benzodiazepine. addiction. treatment.

an introduction to benzos

What is addiction?

Humans are talented in finding cures for all the ailments they encounter since the beginning of time. Some treatments occur naturally, like the herbs and foods that affect the body and mind, while others are manmade.

Benzodiazepines fall under the latter group. They are manufactured tranquilizer medications that have an effect on the brain, the central nervous system, and suppress the activity of nerves.

Benzodiazepines predominantly treat anxiety since they work by curbing the excessive activity of the nerves in the brain. The neurotransmitters in the brain are chemicals that the nerves release so that they can communicate with each other. Profuse nerve activity brings on anxiety and other psychological disorders.

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How to know if someone is abusing benzos?

Signs + Symptoms of benzo abuse

Signs of Drug Abuse

Signs of drug abuse can be tough to establish, especially in children and teens. The youth are going through hormonal changes as well as coping with the stresses and pressures from peers and the environment they inhabit. For youngsters, you need to look out for in drug abuse is changes that vary from a healthy growth development.

For adults, the nonspecific signs may tip you off that an individual is abusing drugs. However, it is essential to note that symptoms of chronic abuse of benzo imitate the indications that it is treating.

Drug abuse signs:

  • Volatile  mood swings,
  • Deterioration in performance,
  • Changes in physical appearance,
  • Poor behavior affecting relationships in a negative way,
  • Anxiety,
  • Eating disorders (anorexia),
  • Insomnia,
  • Crippling headaches.

High doses of benzo produce signs of acute toxicity that needs immediate professional medical attention. If a person has taken an overdose, the doctors require the pill containers so that they can establish the quantity and type of pills taken.

Drug Overdose symptoms

  • Drowsiness and dizziness,
  • Confusion,
  • Hazy and impaired vision,
  • Lethargy (weakness),
  • Incoherent or slurred speech,
  • Uncoordinated movement,
  • Respiratory difficulties,
  • Coma.

Addiction Doesn’t Wait. Neither Should You.

Treatment Options for Benzo Abuse

Once an individual faces their benzo abuse head-on, without denying their problem, they can get help. Drug abusers generally play down the nature of their drug abuse. Their alternative reaction is to pass blame it on the stresses they feel from family, work, society, anywhere they can.

  • The people at home and work (or school), must also recognize that there is a problem: addiction is a compulsive behavioral disorder. The patient will have a supportive team surrounding them as they undergo their treatment. Workers need to know that they will not lose their jobs but can get assignments to safer tasks since they must not operate machines nor drive vehicles.
  • The immediate treatment for acute toxicity and overdose will vary. If the physician needs to pump the stomach contents, the medical procedure would be gastric lavage. A tube goes into the stomach and water pushes out the pill fragments.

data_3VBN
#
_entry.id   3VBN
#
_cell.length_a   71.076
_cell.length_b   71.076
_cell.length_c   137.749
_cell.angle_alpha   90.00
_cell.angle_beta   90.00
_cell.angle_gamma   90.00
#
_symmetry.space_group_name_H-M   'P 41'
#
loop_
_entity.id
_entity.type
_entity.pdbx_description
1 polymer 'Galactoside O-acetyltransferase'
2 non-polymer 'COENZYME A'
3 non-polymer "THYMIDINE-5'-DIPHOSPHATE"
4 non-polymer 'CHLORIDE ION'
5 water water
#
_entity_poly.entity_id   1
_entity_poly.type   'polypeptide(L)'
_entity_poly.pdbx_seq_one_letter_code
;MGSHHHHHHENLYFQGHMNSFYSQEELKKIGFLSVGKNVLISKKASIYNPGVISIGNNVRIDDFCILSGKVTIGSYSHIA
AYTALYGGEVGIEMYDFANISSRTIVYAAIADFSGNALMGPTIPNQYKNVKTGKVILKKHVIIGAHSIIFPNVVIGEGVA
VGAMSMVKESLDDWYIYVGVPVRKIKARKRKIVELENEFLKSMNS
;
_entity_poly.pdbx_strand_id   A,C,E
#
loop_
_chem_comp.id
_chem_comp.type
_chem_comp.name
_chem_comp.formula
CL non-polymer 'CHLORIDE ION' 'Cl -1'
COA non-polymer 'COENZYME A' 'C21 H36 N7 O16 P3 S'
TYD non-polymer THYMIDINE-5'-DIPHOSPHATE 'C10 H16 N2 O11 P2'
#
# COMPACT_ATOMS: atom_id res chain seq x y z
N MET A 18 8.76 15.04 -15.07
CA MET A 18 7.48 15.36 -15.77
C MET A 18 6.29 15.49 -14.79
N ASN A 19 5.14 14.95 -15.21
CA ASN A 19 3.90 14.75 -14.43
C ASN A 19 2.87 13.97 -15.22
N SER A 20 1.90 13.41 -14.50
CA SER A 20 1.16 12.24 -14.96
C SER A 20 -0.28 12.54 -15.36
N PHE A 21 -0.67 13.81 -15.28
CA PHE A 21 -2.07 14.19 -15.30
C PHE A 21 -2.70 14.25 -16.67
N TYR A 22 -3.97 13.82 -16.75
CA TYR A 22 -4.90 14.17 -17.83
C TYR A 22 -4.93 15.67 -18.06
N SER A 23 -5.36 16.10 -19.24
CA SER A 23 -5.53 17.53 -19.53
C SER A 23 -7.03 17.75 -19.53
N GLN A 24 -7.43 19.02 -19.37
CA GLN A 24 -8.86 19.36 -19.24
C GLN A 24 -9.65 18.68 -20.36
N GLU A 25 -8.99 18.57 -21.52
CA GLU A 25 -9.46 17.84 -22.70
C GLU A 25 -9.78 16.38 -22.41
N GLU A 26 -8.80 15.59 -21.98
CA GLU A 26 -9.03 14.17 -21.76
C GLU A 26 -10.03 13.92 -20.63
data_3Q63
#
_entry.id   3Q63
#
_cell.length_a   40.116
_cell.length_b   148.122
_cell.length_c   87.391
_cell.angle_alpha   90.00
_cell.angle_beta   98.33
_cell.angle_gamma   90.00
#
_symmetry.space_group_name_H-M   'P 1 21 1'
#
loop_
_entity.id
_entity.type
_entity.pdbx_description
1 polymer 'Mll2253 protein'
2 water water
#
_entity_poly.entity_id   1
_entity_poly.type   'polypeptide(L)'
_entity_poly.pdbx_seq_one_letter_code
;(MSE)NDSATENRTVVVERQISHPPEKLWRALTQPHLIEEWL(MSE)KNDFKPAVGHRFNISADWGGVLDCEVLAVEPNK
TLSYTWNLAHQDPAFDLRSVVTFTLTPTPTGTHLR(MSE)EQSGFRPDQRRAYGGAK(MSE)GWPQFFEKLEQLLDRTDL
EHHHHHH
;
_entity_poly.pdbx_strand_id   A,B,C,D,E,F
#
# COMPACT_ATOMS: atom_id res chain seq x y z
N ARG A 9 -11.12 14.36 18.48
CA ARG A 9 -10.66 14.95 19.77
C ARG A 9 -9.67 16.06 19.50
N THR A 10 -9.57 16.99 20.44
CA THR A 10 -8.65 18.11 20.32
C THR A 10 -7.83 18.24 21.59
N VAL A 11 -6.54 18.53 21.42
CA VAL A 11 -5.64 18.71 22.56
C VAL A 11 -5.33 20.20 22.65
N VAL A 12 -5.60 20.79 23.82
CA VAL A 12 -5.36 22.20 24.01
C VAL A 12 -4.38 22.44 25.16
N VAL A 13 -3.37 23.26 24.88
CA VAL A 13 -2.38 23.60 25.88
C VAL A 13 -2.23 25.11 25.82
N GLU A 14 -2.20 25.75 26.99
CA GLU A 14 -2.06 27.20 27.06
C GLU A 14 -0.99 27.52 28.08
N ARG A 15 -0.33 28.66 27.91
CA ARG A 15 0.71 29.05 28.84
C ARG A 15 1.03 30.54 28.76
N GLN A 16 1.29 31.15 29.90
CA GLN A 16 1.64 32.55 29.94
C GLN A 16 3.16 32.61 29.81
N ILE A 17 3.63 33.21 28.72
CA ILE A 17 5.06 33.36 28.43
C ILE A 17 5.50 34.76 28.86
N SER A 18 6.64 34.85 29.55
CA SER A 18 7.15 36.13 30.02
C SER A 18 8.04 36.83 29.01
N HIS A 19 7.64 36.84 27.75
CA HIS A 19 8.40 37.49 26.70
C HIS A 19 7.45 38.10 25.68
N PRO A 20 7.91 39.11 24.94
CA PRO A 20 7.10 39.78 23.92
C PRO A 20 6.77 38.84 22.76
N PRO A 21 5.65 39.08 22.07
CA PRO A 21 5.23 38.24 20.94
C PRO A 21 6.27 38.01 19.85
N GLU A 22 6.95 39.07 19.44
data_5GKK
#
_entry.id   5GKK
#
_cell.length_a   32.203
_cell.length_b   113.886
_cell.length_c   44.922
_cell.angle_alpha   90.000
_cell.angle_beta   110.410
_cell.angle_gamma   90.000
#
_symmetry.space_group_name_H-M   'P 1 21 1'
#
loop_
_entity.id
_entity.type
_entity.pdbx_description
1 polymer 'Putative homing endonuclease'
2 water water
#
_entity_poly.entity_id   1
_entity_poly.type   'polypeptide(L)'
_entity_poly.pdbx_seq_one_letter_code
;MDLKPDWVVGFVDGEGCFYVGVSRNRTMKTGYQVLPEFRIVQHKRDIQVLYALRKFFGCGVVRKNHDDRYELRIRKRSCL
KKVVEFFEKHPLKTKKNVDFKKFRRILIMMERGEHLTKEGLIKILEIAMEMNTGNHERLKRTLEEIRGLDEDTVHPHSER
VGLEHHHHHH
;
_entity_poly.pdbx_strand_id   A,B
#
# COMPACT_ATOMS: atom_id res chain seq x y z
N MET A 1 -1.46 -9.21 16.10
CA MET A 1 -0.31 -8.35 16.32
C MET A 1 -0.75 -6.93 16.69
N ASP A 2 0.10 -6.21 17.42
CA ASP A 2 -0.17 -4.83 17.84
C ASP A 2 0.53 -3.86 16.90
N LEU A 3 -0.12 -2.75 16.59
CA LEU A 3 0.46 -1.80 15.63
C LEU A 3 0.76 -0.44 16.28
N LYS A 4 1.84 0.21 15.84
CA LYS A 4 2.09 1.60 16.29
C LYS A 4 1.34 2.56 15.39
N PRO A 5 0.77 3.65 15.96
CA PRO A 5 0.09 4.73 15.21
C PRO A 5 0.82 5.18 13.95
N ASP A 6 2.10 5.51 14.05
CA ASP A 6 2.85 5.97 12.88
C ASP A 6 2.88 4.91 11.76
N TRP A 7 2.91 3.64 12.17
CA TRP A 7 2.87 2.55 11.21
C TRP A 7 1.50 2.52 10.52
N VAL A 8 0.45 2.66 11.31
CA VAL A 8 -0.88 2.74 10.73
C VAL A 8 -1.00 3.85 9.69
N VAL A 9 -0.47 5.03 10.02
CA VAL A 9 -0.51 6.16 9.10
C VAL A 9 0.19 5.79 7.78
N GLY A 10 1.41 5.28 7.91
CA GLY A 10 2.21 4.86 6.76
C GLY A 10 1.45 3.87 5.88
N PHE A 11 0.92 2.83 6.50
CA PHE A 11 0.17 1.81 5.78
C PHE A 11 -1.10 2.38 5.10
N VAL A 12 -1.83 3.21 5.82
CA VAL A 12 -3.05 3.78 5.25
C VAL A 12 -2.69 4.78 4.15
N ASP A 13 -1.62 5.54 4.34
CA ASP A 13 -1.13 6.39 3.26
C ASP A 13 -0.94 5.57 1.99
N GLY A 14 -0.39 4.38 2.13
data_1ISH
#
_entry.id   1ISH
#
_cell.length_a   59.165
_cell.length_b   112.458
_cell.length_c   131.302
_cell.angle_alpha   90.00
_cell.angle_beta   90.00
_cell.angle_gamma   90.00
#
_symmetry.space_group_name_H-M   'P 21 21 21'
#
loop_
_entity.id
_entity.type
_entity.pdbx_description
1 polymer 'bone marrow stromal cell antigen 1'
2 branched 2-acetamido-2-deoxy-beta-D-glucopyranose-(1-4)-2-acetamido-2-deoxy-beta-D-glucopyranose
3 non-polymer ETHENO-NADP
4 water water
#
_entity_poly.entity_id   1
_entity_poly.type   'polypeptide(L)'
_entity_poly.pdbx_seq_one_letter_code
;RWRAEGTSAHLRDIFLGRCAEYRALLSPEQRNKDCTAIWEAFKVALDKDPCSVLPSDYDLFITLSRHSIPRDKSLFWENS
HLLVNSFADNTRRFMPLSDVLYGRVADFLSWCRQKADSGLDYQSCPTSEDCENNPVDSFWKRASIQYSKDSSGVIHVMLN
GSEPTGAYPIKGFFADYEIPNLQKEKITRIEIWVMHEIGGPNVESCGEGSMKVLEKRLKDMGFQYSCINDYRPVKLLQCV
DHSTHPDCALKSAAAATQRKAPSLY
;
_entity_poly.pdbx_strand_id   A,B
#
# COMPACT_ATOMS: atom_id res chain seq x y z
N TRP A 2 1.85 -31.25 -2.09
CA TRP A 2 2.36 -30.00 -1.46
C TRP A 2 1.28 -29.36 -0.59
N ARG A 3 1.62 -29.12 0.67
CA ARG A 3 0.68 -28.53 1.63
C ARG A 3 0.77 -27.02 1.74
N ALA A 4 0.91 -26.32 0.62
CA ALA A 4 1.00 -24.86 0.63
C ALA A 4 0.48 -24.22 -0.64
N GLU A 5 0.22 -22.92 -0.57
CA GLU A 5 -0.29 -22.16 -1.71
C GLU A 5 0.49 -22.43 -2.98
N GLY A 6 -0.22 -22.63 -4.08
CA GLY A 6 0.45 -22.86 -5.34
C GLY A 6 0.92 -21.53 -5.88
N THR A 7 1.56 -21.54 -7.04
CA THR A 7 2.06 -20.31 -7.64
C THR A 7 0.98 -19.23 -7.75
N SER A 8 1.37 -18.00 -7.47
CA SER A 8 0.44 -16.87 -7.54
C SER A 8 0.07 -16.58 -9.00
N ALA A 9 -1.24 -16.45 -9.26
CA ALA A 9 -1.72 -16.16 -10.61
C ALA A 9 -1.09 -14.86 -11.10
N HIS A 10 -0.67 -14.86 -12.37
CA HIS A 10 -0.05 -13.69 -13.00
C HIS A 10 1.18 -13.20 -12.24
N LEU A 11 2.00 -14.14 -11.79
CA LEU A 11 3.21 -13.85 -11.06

• The doctor can give a single dose of activated charcoal that prevents further absorption of the drug and causes nausea and vomiting.
  • In cases of severe poisoning, a patient receives counteractive medication that requires careful monitoring because the antidote can bring on seizures for chronic benzodiazepine abusers.
  • Inpatient treatment is best if the overdose is deliberate, implying that the patient has suicidal tendencies. A hospital psychiatrist will interview the drug abuser after their trip to the emergency room. The person will receive therapy if they are at risk of further hurting themselves or others.
  • Chronic abuse treatment requires the gradual reduction of the benzo to avoid withdrawal difficulties and seizures. The taper dose can be one-quarter of the daily requirement, for not less than four weeks. The reducing dosage depends on the patient’s pattern of drug abuse and is under the strict care of a physician.
  • The doctor may prescribe different benzo (tranquilizers) that have long-acting metabolites so that the patient undergoes a smoother and sometimes longer process of discontinuation.
  • Constant therapy and social support will help the individual in their strides to stay drug-free.

The complete discontinuation of benzodiazepines treatment must be under the management of a physician. Patients who are tapering their drugs as outpatients, from their homes, must not cease taking their reducing dose on a whim as it can lead to severe symptoms recurring.

Addiction Doesn’t Wait. Neither Should You.

Get Help Today

Quit using benzos today at Karuna Recovery

Karuna Recovery offers living spaces that are drama free, healthy environments to their occupants. Sober living support equips people who are determined to achieve their healing goals and life aspirations. Residents need only to follow the Karuna Recovery Residence Standards, and they will find that they can navigate mainstream life when they can manage their addictive triggers and situations better. You can cease abusing benzos for good at Karuna because they allow and guide your recovery steps to fit your speed. The combination of your hard work, Karuna’s philosophy and experience will equip you for a sober life.


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Karuna Recovery offers a unique blend of addiction treatment, aftercare, and support services in an effort to truly make a difference when combating the disease of addiction. To learn more about our programs or how we can help find out more today.